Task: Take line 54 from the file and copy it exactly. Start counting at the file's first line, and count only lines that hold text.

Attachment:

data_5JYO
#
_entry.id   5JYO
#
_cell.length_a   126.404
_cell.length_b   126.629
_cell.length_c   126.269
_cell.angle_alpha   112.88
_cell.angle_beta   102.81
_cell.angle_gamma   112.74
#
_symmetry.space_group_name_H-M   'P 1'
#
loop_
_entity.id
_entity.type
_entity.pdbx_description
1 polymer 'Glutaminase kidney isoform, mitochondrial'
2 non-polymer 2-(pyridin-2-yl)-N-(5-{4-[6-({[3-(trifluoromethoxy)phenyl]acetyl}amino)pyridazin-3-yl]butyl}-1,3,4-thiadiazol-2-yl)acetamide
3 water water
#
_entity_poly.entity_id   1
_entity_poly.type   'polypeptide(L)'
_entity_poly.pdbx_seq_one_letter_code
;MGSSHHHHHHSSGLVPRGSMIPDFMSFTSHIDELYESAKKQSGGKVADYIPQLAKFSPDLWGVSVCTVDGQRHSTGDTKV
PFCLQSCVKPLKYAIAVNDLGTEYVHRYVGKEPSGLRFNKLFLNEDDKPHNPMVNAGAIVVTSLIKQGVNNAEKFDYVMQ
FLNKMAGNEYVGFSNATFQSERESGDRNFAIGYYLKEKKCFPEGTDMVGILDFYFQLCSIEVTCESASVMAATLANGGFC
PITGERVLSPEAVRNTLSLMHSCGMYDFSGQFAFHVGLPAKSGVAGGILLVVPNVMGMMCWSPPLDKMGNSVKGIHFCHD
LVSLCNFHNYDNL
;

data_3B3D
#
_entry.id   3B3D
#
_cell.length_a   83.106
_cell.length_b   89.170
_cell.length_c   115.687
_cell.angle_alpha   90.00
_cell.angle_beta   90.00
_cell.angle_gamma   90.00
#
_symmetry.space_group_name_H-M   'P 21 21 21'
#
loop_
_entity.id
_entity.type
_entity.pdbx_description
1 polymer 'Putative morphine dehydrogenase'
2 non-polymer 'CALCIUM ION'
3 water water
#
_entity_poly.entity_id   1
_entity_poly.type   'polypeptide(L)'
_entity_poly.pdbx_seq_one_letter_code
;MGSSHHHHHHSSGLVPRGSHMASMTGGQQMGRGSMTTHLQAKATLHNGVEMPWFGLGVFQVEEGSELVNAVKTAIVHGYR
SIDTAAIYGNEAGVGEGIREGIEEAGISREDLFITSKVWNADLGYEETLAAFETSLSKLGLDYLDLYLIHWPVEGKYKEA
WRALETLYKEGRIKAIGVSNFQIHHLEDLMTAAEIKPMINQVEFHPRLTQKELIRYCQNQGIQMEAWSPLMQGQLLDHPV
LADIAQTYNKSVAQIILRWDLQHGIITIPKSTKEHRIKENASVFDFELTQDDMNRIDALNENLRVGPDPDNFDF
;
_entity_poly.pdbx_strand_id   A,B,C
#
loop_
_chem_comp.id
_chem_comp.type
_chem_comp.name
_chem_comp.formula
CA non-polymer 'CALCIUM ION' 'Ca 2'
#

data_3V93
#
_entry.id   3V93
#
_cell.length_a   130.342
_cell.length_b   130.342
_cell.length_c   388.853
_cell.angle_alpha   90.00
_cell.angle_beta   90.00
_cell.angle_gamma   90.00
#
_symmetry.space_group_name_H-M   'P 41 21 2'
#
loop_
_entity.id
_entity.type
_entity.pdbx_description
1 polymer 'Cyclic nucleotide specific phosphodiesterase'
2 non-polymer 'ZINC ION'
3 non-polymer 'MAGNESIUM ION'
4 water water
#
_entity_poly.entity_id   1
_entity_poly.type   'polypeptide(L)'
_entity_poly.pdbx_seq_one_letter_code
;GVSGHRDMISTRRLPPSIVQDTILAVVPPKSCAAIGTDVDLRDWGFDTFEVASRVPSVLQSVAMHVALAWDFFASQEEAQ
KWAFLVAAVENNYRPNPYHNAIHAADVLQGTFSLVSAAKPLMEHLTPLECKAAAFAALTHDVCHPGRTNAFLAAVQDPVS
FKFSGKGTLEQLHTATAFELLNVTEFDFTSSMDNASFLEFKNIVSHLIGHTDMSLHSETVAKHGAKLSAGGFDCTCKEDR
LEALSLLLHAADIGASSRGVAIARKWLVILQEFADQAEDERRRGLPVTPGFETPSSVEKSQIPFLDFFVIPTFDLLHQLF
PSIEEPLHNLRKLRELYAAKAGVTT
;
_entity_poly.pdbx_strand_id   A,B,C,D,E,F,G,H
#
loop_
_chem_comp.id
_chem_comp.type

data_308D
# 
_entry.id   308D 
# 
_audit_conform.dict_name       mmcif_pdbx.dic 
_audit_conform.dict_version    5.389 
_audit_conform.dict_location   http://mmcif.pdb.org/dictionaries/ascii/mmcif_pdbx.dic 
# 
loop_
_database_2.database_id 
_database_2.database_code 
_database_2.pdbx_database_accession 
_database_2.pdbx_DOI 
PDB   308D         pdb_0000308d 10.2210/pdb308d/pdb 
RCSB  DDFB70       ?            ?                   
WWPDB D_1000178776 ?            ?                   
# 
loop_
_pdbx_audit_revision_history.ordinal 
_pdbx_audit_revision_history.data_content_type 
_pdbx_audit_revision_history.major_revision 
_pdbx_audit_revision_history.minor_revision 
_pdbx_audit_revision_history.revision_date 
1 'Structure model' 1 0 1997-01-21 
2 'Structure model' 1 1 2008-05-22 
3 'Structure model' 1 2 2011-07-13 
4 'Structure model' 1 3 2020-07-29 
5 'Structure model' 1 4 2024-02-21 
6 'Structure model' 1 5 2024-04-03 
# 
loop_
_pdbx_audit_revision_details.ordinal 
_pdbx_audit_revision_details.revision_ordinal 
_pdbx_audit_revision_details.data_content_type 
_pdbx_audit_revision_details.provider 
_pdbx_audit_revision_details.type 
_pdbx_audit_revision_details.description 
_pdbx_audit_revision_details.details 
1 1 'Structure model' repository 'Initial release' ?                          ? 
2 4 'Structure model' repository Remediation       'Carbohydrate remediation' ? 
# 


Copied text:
_entity_poly.pdbx_seq_one_letter_code